Window Into Wine
Deciphering the Wine Label
Whether it’s local wine, craft beer or fine cuisine, these bourgeoning industries are always benefited by producers and consumers developing a broader understanding of the product. In other words: Education. East Coast residents have come a long way in aiding the growth of these industries through knowledge and general interest, and yet there are still many common misconceptions about wine and how it is made and marketed that hamper the progress of East Coast wine promotion. To understand more about what’s in the bottle, what better place to start than what’s on the bottle.
We all know what it’s like to walk into a wine store and feel a little overwhelmed by the choices. Maybe your original goal was to try something new, but then the eight-syllable hyphenated French classifications and various ranches of Napa start to blur together, and you end up just grabbing your regular go-to Cab. As you may already know, there are two main styles of wine labeling, largely considered Old World vs. New World. European wines will rarely tell you the grape varietal of the wine, so it is up to you to become familiar with which regions (Bordeaux, Rioja, Piemonte, etc.) produce what kind of wine, and furthermore which sub-regions and specific producers or “Chateaus” you prefer. It is then up to the buyer to become familiar with what kind of wine is made in which region to know what each bottle contains, although a few French and several Spanish and Italian producers are moving toward a more modern style. New World wines (anything not from the original Western European regions) will generally state the grape or the name of the blend right on the front label, and may often provide additional varietal information or tasting notes on the back.
Another common source of label confusion is the designation of "Estate" wines. In general, if a wine is labeled "Estate," that usually means that the grapes used are grown in vineyards owned by the winery within a certain distance from the production site. It gets tricky, however, because the bottle may not say "Estate" for this to be the case. Many smaller production wineries exclusively use their own estate-grown fruit, but may not advertise as such on their labels. I always recommend visiting a winery's website to find out more about where they are getting their grapes.
Many larger production wineries may have several acres of their own estate vineyards and then source the rest of their grapes from neighboring growers, and then will often produce a separate smaller batch solely from estate grapes that may go into a special reserve bottling. However, non-estate wine does not always mean it is lower quality. There are many excellent winemaking operations that carefully choose only the best vineyards to source from and have developed close simbiotic relationships with specific growers. Just as some of the best vineyard owners don't make wine at all, some great wineries don't own any vines and still manage to produce world-class wine.
If a winery is not diligent in its involvement with a source vineyard during the growing season, they may end up with some unpleasant surprises come harvest time that will negatively affect the quality of their wine. However, there are many highly respected winemakers that have long-running relationships with the vineyards they source from and are well versed in the importance of communication between winery and growers. Many of the most prestigious wineries in the country buy grapes from several different vineyards, all with premier growing sites and acclaimed viticulturalists. When it comes time for production, wineries often keep grapes from specific vineyards separate through the fermentation and aging process. Then, when it’s time to blend, each barrel is tasted and assessed; here, the winemaker may set aside a few barrels that are most expressive of a specific vineyard’s terroir to be bottled as a “single vineyard” release.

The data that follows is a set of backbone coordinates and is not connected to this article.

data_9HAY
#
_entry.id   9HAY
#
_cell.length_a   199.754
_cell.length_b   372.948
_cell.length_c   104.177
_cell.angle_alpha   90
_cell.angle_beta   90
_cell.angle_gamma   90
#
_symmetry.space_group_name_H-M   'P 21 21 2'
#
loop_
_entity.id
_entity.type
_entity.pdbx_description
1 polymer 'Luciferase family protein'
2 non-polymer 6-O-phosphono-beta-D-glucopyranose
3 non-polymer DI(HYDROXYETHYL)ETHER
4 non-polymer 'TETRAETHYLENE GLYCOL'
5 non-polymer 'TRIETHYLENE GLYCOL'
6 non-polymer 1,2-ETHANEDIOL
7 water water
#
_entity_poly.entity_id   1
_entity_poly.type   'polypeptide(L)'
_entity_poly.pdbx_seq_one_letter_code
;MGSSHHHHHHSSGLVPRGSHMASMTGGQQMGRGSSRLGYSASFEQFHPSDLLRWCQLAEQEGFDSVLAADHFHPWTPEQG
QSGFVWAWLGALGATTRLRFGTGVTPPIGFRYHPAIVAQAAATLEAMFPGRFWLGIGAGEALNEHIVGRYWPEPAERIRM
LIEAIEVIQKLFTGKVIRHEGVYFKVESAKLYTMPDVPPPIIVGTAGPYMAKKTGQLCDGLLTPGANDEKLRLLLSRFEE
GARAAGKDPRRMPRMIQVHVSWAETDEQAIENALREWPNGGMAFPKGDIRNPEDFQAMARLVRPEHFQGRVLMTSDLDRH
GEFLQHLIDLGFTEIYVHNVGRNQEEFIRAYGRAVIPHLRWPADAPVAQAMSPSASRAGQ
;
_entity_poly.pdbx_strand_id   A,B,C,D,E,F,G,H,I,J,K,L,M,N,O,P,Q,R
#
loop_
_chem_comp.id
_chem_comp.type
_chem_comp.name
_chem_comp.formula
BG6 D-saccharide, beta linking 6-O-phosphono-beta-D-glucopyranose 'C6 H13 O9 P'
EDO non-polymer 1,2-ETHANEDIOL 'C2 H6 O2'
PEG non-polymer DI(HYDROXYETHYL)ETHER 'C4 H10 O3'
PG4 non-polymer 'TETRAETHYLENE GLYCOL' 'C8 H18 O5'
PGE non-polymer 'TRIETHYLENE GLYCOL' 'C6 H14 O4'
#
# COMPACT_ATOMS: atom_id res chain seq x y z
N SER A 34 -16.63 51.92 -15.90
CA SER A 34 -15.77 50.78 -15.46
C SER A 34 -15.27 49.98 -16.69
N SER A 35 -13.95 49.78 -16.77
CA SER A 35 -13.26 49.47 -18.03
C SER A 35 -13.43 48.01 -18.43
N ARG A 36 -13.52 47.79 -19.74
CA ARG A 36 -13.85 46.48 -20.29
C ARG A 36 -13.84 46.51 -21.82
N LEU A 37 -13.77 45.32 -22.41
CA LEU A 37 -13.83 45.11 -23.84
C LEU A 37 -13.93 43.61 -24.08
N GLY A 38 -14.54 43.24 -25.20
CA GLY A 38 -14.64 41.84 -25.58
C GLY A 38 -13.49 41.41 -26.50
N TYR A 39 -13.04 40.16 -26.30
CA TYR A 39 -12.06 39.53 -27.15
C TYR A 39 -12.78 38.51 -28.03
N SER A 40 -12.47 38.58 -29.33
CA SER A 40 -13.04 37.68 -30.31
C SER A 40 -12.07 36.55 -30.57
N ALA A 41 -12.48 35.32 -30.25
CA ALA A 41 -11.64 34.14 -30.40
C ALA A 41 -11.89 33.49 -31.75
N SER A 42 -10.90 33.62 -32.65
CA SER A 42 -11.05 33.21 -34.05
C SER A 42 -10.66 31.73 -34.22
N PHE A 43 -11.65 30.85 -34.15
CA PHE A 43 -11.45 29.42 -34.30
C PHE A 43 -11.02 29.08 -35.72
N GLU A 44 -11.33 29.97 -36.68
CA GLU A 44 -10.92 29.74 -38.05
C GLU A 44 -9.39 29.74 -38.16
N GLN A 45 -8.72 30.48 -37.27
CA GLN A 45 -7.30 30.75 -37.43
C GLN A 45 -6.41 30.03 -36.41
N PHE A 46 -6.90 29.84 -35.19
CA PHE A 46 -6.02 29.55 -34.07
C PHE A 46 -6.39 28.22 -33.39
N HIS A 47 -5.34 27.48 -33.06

For example, Oregon is famous for it’s Pinot Noir and cool climate white wines that come from the Willamette Valley. Then the greater Willamette wine region is separated into more specialized AVA designations that group together topographical areas with comparable climate and soil composition. Beyond that, there are many specific vineyards that are renowned for the caliber of their particular site. If a wine is made from grapes that came from several places throughout the valley, the bottle will then only be a general “Willamette Valley” designation; others some may specify, for example, the Dundee Hills AVA and may showcase characterstics of its particular soil type, or even further, state the exact name of the Vineyard that it came from (i.e. Temperance Hill, Palmer Creek, Stoller, Bryan Creek, etc.).
This somewhat parallels the traditional European system of classification, where a Pinot Noir from France may not only tell you it is a Bourgogne, but also from the Côte de Nuits region, and furthermore from the Grand Crus vineyards of Romanée-Conti. In France (and paralleled throughout Europe), the Appellation d'origine contrôlée laws decided long ago which wines deserve the most prestigious title of Grand Crus, which may be called Premier Crus, which may only use the “village” name, and which are merely to be considered generic Bourgogne. The New World regions are young enough that this kind of quality distinction is not so set in stone, and therefore it is up to you to read, taste, and decide which wines stand out in the ever-growing pack.
Caroline Jackson now works for Chehalem Winery in Oregon’s Willamette Valley. She has a degree in English and a background in East Coast wine sales and winemaking. Visit her blog, Sips and Sounds, which pairs daily music selections with a wine or craft beer.